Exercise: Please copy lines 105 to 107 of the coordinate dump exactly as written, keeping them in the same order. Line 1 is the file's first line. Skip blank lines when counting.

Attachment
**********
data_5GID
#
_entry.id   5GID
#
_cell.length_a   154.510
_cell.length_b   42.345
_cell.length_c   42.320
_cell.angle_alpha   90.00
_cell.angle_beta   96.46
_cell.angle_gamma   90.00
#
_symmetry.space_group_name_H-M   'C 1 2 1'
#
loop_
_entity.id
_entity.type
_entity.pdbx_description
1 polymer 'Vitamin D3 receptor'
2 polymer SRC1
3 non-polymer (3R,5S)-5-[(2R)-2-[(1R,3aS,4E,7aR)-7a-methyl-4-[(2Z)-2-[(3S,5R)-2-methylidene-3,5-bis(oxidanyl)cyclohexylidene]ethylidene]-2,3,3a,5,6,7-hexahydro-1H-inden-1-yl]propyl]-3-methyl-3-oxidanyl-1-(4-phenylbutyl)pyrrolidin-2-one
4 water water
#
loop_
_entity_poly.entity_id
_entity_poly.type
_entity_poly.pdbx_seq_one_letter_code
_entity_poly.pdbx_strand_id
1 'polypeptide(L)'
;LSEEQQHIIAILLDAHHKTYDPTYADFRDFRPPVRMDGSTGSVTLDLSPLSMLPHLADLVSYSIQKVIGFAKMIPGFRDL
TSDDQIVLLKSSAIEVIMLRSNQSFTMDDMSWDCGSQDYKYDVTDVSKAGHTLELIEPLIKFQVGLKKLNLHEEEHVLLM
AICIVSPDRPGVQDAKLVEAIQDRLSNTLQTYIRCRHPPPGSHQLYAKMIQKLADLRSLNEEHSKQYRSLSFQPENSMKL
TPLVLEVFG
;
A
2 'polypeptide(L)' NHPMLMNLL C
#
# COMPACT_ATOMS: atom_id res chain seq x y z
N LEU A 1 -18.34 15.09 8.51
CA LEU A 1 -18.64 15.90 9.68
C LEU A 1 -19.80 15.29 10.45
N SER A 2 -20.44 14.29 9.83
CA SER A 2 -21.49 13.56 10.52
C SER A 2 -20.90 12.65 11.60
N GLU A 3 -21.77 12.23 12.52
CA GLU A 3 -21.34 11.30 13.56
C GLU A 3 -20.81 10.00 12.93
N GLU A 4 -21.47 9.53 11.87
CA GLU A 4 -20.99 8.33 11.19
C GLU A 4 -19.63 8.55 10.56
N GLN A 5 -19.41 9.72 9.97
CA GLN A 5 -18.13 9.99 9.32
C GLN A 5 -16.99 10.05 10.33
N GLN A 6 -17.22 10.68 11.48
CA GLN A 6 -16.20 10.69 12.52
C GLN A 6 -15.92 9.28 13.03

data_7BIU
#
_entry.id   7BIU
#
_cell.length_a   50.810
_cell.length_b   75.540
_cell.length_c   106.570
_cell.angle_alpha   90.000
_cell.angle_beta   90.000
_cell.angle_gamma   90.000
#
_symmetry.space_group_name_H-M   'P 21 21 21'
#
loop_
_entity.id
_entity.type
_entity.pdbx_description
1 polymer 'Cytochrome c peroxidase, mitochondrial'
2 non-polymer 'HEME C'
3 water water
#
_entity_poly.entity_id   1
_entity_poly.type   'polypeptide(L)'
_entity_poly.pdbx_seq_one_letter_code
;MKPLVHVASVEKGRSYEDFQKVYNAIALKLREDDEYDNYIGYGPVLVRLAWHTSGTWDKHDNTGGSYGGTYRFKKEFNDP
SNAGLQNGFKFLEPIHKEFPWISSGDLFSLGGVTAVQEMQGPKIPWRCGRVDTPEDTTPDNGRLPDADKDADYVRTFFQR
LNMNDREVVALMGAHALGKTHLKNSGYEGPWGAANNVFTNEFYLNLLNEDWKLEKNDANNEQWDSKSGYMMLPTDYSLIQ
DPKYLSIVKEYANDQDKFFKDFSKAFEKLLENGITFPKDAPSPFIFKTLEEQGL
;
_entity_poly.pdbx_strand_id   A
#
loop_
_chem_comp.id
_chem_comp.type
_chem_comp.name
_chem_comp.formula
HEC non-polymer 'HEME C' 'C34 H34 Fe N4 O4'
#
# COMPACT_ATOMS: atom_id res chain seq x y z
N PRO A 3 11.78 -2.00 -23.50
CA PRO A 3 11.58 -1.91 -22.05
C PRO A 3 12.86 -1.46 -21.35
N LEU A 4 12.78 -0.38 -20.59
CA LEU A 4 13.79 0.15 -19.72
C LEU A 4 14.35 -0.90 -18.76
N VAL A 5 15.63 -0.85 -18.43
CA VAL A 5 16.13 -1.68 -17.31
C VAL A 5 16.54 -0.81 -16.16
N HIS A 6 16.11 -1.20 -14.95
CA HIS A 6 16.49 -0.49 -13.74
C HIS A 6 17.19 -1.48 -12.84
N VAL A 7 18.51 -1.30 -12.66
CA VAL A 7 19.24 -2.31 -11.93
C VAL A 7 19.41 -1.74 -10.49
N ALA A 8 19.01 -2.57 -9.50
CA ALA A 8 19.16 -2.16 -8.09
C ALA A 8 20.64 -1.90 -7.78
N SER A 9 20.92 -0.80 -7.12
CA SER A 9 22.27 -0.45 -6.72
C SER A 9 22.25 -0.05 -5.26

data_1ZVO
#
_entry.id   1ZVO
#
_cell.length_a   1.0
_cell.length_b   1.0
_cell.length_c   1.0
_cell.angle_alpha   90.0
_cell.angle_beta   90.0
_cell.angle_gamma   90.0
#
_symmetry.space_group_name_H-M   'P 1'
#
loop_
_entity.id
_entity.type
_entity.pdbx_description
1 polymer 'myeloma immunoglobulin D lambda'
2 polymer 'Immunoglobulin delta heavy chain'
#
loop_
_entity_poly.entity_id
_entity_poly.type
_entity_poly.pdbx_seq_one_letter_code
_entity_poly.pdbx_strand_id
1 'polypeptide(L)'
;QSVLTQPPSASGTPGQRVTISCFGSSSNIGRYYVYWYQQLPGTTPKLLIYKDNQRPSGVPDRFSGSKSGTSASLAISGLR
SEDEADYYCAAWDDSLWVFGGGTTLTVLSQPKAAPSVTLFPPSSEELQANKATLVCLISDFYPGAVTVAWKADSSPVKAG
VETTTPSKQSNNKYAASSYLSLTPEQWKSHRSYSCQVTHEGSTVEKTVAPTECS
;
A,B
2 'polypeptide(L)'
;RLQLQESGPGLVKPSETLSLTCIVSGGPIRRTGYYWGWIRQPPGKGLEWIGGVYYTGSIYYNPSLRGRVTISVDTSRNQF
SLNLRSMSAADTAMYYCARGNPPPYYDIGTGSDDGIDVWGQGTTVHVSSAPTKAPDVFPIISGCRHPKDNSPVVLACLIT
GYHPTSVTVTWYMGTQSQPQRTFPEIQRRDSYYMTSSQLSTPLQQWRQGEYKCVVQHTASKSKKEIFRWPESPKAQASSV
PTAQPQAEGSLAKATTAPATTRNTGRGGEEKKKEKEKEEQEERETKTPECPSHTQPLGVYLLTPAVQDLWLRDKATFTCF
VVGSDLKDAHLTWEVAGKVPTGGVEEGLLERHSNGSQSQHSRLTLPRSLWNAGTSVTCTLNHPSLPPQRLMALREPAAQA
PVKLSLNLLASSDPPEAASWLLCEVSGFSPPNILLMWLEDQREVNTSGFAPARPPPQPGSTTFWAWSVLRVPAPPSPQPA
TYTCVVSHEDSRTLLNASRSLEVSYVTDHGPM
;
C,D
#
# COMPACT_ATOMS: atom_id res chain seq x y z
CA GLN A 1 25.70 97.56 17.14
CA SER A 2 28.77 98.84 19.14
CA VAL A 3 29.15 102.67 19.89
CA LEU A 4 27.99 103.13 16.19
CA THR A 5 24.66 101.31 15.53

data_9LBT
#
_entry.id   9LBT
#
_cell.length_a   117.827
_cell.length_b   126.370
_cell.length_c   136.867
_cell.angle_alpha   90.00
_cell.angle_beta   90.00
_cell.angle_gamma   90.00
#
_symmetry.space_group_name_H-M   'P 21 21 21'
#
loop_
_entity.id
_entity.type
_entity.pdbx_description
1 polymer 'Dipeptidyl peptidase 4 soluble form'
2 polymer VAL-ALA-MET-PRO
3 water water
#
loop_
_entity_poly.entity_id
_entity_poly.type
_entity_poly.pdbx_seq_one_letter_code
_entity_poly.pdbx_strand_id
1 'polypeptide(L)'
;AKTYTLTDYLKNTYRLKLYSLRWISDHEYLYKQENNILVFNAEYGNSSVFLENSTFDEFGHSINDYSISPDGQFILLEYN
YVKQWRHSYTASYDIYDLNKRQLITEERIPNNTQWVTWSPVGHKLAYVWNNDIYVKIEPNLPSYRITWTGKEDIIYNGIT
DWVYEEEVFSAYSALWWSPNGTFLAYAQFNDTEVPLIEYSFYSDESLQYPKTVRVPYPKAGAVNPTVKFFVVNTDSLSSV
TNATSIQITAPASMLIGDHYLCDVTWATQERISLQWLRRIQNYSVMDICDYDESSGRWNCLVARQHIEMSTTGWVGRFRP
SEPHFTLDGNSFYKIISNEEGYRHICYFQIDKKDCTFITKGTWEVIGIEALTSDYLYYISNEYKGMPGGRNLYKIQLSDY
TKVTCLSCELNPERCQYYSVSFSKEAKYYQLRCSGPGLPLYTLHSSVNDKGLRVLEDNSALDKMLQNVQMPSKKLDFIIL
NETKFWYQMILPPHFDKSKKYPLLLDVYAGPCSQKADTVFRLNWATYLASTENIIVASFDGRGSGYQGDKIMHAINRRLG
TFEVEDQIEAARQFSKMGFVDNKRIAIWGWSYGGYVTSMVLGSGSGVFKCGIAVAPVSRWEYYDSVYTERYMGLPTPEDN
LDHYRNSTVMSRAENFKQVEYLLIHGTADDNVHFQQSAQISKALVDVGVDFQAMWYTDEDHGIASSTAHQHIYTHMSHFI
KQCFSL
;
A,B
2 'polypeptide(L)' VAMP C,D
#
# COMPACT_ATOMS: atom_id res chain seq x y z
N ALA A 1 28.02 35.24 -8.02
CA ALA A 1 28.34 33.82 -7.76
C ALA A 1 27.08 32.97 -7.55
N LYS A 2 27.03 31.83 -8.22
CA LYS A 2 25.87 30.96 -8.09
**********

CA HIS A 6 16.49 -0.49 -13.74
C HIS A 6 17.19 -1.48 -12.84
N VAL A 7 18.51 -1.30 -12.66